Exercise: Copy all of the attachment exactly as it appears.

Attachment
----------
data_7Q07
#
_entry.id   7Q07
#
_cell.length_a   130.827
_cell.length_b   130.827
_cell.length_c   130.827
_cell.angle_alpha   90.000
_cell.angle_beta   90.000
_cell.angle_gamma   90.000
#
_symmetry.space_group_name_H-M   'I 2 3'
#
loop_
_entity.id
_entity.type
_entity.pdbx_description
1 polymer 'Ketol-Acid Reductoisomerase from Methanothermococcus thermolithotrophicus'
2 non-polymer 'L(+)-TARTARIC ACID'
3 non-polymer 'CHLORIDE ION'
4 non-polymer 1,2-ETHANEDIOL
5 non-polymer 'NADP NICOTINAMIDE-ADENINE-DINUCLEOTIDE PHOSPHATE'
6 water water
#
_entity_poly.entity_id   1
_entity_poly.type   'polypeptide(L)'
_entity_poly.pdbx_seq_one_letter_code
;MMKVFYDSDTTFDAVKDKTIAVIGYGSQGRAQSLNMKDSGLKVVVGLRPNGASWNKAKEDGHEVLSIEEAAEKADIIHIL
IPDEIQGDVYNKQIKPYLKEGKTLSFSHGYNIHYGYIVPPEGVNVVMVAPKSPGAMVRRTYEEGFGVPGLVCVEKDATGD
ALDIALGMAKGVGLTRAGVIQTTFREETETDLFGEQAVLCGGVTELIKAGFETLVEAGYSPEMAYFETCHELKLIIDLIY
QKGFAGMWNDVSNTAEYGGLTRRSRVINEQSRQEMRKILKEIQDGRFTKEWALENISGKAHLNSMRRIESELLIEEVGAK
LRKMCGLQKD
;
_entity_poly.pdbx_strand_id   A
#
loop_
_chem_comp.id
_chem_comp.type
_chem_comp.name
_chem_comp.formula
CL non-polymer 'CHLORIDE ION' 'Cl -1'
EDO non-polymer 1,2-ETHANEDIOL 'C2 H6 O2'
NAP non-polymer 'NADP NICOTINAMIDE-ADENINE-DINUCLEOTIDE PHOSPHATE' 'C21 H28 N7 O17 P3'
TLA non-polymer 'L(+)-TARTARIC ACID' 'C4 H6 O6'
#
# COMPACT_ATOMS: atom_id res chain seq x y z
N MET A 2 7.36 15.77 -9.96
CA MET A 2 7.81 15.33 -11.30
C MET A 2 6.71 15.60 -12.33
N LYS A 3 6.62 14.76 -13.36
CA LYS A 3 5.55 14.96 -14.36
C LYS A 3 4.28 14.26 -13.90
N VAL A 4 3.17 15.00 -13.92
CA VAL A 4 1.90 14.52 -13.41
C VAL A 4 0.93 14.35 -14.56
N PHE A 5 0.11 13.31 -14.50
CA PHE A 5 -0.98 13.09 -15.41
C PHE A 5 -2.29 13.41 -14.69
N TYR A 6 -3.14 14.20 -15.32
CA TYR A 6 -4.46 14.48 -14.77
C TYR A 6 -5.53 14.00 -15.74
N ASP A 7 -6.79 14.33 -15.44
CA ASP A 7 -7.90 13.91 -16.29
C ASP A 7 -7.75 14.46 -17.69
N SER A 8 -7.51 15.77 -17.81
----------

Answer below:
data_7Q07
#
_entry.id   7Q07
#
_cell.length_a   130.827
_cell.length_b   130.827
_cell.length_c   130.827
_cell.angle_alpha   90.000
_cell.angle_beta   90.000
_cell.angle_gamma   90.000
#
_symmetry.space_group_name_H-M   'I 2 3'
#
loop_
_entity.id
_entity.type
_entity.pdbx_description
1 polymer 'Ketol-Acid Reductoisomerase from Methanothermococcus thermolithotrophicus'
2 non-polymer 'L(+)-TARTARIC ACID'
3 non-polymer 'CHLORIDE ION'
4 non-polymer 1,2-ETHANEDIOL
5 non-polymer 'NADP NICOTINAMIDE-ADENINE-DINUCLEOTIDE PHOSPHATE'
6 water water
#
_entity_poly.entity_id   1
_entity_poly.type   'polypeptide(L)'
_entity_poly.pdbx_seq_one_letter_code
;MMKVFYDSDTTFDAVKDKTIAVIGYGSQGRAQSLNMKDSGLKVVVGLRPNGASWNKAKEDGHEVLSIEEAAEKADIIHIL
IPDEIQGDVYNKQIKPYLKEGKTLSFSHGYNIHYGYIVPPEGVNVVMVAPKSPGAMVRRTYEEGFGVPGLVCVEKDATGD
ALDIALGMAKGVGLTRAGVIQTTFREETETDLFGEQAVLCGGVTELIKAGFETLVEAGYSPEMAYFETCHELKLIIDLIY
QKGFAGMWNDVSNTAEYGGLTRRSRVINEQSRQEMRKILKEIQDGRFTKEWALENISGKAHLNSMRRIESELLIEEVGAK
LRKMCGLQKD
;
_entity_poly.pdbx_strand_id   A
#
loop_
_chem_comp.id
_chem_comp.type
_chem_comp.name
_chem_comp.formula
CL non-polymer 'CHLORIDE ION' 'Cl -1'
EDO non-polymer 1,2-ETHANEDIOL 'C2 H6 O2'
NAP non-polymer 'NADP NICOTINAMIDE-ADENINE-DINUCLEOTIDE PHOSPHATE' 'C21 H28 N7 O17 P3'
TLA non-polymer 'L(+)-TARTARIC ACID' 'C4 H6 O6'
#
# COMPACT_ATOMS: atom_id res chain seq x y z
N MET A 2 7.36 15.77 -9.96
CA MET A 2 7.81 15.33 -11.30
C MET A 2 6.71 15.60 -12.33
N LYS A 3 6.62 14.76 -13.36
CA LYS A 3 5.55 14.96 -14.36
C LYS A 3 4.28 14.26 -13.90
N VAL A 4 3.17 15.00 -13.92
CA VAL A 4 1.90 14.52 -13.41
C VAL A 4 0.93 14.35 -14.56
N PHE A 5 0.11 13.31 -14.50
CA PHE A 5 -0.98 13.09 -15.41
C PHE A 5 -2.29 13.41 -14.69
N TYR A 6 -3.14 14.20 -15.32
CA TYR A 6 -4.46 14.48 -14.77
C TYR A 6 -5.53 14.00 -15.74
N ASP A 7 -6.79 14.33 -15.44
CA ASP A 7 -7.90 13.91 -16.29
C ASP A 7 -7.75 14.46 -17.69
N SER A 8 -7.51 15.77 -17.81